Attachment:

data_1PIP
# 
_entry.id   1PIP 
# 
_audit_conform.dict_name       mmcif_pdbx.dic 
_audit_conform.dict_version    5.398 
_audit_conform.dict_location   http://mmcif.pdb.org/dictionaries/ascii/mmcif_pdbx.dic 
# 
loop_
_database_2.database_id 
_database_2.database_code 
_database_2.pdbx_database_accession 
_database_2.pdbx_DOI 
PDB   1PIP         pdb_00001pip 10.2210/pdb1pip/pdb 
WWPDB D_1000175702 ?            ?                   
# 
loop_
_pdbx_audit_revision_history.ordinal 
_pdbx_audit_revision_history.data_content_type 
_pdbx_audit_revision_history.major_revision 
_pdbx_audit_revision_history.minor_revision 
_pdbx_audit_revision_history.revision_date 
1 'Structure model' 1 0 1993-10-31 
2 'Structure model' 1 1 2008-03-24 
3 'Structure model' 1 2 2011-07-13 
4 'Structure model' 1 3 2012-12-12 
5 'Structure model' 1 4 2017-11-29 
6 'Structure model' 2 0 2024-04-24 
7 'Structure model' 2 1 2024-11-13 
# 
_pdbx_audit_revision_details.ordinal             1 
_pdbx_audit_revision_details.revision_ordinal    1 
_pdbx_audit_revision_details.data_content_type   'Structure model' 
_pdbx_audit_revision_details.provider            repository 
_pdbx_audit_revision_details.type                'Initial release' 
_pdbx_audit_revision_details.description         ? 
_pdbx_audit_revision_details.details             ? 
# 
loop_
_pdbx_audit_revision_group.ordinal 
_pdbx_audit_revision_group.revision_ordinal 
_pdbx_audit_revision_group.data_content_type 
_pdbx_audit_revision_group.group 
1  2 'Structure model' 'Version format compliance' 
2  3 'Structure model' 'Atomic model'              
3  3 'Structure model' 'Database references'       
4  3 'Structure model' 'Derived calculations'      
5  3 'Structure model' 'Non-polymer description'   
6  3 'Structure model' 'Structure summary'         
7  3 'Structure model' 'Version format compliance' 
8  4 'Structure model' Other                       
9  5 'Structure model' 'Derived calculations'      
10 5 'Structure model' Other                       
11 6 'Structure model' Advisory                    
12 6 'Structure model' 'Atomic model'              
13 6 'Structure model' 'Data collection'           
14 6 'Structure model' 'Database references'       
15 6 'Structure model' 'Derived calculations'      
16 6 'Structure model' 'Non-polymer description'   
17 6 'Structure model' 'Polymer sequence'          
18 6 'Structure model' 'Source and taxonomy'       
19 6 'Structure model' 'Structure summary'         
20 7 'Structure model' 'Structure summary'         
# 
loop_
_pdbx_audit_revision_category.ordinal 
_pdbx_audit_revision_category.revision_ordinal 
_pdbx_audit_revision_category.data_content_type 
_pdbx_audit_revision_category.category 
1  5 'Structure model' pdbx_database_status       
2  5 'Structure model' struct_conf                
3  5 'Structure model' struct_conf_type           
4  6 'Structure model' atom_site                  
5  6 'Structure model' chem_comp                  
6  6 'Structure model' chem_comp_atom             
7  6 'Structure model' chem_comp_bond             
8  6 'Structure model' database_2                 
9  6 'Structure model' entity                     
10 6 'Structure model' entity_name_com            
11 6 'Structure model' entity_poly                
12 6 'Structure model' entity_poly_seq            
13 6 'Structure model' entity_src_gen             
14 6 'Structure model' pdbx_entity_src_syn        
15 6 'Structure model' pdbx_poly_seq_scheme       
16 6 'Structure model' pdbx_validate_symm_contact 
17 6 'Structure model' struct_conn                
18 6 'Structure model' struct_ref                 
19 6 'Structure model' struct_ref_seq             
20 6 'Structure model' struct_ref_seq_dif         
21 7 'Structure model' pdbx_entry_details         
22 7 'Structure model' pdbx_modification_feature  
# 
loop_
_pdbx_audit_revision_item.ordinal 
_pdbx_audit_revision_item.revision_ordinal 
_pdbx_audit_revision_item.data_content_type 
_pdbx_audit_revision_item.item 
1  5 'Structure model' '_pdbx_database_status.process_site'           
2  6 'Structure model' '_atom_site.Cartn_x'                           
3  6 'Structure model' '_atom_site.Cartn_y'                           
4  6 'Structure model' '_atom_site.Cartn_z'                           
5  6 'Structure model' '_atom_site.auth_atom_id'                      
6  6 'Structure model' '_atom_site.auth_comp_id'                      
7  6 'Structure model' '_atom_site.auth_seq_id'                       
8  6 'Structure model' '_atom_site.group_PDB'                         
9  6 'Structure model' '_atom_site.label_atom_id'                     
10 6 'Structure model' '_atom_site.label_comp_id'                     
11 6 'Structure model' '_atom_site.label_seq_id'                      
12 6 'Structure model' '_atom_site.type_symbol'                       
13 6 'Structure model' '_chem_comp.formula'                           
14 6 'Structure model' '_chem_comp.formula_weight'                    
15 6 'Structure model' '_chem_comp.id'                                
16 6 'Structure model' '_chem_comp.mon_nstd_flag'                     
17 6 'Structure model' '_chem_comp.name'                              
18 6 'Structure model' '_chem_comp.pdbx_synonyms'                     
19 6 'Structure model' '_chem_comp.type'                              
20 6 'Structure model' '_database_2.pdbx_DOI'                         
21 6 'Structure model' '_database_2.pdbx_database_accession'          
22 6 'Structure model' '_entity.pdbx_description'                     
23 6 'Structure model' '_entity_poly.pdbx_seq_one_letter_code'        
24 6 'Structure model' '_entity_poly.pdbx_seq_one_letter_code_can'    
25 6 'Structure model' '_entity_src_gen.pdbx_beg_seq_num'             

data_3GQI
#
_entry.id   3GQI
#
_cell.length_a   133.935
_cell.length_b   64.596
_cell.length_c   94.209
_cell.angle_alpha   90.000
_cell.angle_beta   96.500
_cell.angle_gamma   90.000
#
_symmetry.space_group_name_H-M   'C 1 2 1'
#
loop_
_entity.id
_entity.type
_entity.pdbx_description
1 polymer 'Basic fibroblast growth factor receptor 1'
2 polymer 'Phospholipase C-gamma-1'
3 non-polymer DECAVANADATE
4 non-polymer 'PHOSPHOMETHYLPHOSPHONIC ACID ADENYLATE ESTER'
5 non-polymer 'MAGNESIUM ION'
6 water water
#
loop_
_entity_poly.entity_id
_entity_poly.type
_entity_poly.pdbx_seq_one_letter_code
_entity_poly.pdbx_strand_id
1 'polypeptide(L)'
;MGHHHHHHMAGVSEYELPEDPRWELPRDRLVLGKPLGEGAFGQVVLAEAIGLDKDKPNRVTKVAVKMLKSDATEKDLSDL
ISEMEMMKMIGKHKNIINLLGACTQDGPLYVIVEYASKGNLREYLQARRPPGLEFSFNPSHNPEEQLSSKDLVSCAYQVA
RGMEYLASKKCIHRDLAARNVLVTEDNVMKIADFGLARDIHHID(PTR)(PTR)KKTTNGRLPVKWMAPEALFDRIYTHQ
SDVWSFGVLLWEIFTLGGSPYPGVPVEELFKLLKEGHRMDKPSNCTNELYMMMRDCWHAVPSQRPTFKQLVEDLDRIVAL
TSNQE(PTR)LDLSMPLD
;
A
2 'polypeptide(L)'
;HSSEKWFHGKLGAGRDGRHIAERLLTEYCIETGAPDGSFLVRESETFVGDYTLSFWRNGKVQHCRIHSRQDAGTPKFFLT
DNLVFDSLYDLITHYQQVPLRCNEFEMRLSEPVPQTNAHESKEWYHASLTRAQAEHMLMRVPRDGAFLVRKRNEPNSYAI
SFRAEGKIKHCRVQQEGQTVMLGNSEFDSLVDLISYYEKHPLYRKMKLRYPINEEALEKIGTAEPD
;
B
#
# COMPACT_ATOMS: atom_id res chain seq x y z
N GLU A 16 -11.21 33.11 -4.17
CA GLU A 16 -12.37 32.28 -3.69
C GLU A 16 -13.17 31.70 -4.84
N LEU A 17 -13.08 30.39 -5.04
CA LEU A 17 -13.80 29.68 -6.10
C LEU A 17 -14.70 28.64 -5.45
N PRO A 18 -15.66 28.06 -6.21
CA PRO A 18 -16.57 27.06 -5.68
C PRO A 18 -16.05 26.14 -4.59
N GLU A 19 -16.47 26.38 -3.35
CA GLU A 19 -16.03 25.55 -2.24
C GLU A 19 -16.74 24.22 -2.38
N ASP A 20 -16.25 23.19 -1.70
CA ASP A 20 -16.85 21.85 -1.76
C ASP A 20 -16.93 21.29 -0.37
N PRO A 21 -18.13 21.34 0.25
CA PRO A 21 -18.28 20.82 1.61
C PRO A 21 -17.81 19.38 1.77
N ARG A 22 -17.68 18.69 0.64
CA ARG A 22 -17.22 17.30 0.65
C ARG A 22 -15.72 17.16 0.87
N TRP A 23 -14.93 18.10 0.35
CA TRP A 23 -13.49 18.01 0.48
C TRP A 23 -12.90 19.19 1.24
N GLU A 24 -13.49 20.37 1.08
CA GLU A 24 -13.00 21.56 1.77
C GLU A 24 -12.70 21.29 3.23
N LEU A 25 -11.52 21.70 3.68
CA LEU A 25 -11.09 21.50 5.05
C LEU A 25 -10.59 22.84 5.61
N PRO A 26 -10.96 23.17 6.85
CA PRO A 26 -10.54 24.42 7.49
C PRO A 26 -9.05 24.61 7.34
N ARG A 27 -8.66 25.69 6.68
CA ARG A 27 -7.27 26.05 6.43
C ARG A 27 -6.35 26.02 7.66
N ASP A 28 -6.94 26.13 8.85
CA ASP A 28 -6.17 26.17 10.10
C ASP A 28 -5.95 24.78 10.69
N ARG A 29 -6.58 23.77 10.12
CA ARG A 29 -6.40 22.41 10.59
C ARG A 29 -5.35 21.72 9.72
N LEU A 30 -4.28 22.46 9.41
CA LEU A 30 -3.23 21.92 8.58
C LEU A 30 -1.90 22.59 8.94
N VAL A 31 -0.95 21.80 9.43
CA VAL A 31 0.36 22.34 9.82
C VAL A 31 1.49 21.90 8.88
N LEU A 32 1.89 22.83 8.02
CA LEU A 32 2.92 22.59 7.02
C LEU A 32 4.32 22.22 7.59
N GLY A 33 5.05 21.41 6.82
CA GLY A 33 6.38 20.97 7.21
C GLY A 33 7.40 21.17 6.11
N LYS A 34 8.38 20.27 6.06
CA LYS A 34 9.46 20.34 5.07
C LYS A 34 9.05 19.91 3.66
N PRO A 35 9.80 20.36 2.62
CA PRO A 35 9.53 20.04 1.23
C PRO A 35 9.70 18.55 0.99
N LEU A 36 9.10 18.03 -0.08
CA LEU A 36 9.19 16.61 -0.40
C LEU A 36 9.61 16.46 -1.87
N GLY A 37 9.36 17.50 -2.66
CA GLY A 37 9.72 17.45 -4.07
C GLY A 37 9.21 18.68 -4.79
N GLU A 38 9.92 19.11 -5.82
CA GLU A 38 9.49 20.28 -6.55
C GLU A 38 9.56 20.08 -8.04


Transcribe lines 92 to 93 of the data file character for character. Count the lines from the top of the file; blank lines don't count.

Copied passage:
# 
loop_